In the aftermath of Father’s Day last week, the Internet was full of freshly published articles about the modern man, father, and husband.  Two in particular really got my attention.  The first one reviewed the history of TV dads from Leave It to Beaver, to Married with Children, to Parenthood.  It brought out the fact that in the 1950’s, dads were too perfect, in the 1990’s they were often portrayed as bumbling idiots, and now in the 2010’s, TV dads have finally began to look more like real dads.  See http://today.msnbc.msn.com/id/37758834/ns/today-entertainment/.  (Though I would argue that the 1980’s were good to TV dads…)

The other article that really got me thinking was one I found on Stuff Christians Like, http://stuffchristianslike.net/2010/06/the-wild-difference-between-a-mothers-day-sermon-and-a-fathers-day-sermon/, which explained how many fathers in Christian churches feel miserable on Father’s Day Sunday because the sermon is about how men need to step up to the plate and be better fathers, while the Mother’s Day sermon provides nothing but praise for women. 

I definitely see how good men often don’t get the praise they deserve.  Like Zack Morris once said on Saved by the Bell when Jessie declared that all men are jerks, “Hey, don’t judge us by our worst specimens.”  What can we do to enhance the minority of men who are truly good fathers, husbands, and hard-working citizens?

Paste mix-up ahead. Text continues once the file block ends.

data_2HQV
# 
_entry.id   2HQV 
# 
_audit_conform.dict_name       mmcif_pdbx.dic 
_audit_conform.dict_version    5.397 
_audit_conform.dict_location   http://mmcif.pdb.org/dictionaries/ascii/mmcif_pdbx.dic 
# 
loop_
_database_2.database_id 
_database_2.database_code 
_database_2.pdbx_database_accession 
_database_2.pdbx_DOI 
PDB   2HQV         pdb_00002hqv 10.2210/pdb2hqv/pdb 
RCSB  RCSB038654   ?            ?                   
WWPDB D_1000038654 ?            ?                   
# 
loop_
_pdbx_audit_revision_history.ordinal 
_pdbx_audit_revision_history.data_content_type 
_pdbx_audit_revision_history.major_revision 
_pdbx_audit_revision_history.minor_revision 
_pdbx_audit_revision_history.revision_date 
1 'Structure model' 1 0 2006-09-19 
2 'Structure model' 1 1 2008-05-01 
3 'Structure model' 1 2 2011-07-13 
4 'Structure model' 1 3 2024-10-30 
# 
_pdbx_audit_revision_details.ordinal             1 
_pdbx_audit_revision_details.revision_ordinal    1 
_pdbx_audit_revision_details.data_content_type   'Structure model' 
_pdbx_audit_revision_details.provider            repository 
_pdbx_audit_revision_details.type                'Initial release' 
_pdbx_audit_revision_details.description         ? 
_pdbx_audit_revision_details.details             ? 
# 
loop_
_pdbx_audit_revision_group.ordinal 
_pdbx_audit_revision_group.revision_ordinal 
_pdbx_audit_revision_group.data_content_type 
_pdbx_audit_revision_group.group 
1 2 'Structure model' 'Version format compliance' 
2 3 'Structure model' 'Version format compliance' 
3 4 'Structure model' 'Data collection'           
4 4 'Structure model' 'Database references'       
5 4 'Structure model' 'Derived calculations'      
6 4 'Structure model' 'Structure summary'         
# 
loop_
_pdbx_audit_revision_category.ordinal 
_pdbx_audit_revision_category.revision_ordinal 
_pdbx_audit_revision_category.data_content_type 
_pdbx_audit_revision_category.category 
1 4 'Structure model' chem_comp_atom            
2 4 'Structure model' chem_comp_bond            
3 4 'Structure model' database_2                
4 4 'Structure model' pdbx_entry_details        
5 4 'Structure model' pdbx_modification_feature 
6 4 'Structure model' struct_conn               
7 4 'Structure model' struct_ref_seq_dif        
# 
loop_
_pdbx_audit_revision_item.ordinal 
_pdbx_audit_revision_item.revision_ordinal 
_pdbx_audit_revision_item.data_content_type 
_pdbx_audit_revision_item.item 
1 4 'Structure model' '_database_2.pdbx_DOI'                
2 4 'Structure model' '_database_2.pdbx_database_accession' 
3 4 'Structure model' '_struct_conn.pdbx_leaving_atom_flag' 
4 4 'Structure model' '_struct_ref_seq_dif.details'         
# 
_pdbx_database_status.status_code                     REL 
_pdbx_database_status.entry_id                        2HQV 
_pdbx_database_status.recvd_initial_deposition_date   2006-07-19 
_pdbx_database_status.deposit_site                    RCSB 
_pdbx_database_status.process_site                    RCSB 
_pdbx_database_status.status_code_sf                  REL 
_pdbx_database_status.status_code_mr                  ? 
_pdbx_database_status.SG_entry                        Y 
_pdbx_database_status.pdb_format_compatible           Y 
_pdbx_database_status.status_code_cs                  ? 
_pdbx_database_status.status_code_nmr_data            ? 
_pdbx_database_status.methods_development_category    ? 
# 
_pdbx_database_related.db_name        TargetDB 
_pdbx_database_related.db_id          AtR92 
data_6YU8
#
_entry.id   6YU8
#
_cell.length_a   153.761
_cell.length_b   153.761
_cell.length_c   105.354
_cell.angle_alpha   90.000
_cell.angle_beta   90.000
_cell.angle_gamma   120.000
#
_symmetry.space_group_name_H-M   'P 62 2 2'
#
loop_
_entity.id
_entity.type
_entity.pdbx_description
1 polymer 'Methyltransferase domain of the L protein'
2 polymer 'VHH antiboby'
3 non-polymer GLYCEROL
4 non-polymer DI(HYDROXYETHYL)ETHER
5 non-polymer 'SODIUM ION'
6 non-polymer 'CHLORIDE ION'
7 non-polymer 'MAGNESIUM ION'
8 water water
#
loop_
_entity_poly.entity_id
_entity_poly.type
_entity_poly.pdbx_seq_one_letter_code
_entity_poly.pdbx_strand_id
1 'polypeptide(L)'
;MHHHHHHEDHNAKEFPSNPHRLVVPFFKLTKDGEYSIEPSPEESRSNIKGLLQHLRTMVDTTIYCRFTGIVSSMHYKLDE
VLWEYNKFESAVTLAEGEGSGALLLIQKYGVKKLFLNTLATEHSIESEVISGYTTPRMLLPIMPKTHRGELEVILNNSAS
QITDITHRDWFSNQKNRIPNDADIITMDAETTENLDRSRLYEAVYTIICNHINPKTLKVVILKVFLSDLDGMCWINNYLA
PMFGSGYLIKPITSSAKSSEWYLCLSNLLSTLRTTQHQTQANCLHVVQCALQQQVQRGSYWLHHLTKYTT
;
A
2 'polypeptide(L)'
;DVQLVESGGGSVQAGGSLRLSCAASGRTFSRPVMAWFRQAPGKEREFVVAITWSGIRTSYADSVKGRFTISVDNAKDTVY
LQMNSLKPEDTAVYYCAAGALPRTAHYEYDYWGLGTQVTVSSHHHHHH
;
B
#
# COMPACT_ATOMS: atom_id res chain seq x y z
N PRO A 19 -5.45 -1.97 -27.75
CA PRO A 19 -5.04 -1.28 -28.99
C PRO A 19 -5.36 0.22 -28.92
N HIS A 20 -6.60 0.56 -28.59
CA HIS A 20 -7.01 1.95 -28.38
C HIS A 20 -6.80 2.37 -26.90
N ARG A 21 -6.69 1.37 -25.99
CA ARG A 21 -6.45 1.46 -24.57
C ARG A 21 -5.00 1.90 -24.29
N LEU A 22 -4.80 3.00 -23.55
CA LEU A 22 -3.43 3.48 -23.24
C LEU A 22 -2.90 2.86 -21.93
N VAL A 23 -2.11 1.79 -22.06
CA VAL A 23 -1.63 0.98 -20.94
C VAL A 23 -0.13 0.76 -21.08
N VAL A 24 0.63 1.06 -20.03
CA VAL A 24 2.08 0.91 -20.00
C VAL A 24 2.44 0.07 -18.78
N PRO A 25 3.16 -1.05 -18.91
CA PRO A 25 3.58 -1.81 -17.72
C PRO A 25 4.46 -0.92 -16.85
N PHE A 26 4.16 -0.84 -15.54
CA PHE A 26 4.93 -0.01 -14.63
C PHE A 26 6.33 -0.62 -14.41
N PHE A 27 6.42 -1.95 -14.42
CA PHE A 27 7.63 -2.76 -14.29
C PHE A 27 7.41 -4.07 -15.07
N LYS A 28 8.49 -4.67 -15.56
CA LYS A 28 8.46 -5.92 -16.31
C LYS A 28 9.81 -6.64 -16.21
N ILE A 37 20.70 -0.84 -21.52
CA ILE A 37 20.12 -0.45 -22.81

My guess is to call them out on their goodness when you see it.  It seems that if we as a culture began to celebrate the men who are doing right, it would be more of an incentive for those who are just half-way doing it, seeing there is praise and appreciation for being a “good man”.  But when the goal is simply to be better than Charlie Sheen (both the actual person and his fictionalized character on the totally lame yet successful sitcom Three and Half Men), there’s a certain lack of motivation to become a better man. 

In an age where stereotypes of men who are drug to church by their wives end up jumping in a 15 passenger van for a weekend trip to their nearest major sports arena to learn from a former NFL player at a Promise Keepers conference that they should spend more time with their kids instead of watching sports games and that they should share the household responsibilities with their wives and stop looking at pornography on their home computers, then they go back home a changed man for a month, then repeat the process each following year, there are still plenty of men in America who actually already are indulging themselves in being the husbands and fathers they need to be.  There are actually good men in America who don’t have to be reminded to be good.  Because they are already aware of the reward in being a respected man who lives for his family, not himself.

Celebrate the good men in your life.  They may instantly brush aside your compliments or seem embarrassed when you do, but inside it means the world to them.  Of course with good men being the coveted gem in a parking lot full of gravels, my guess is, you already do.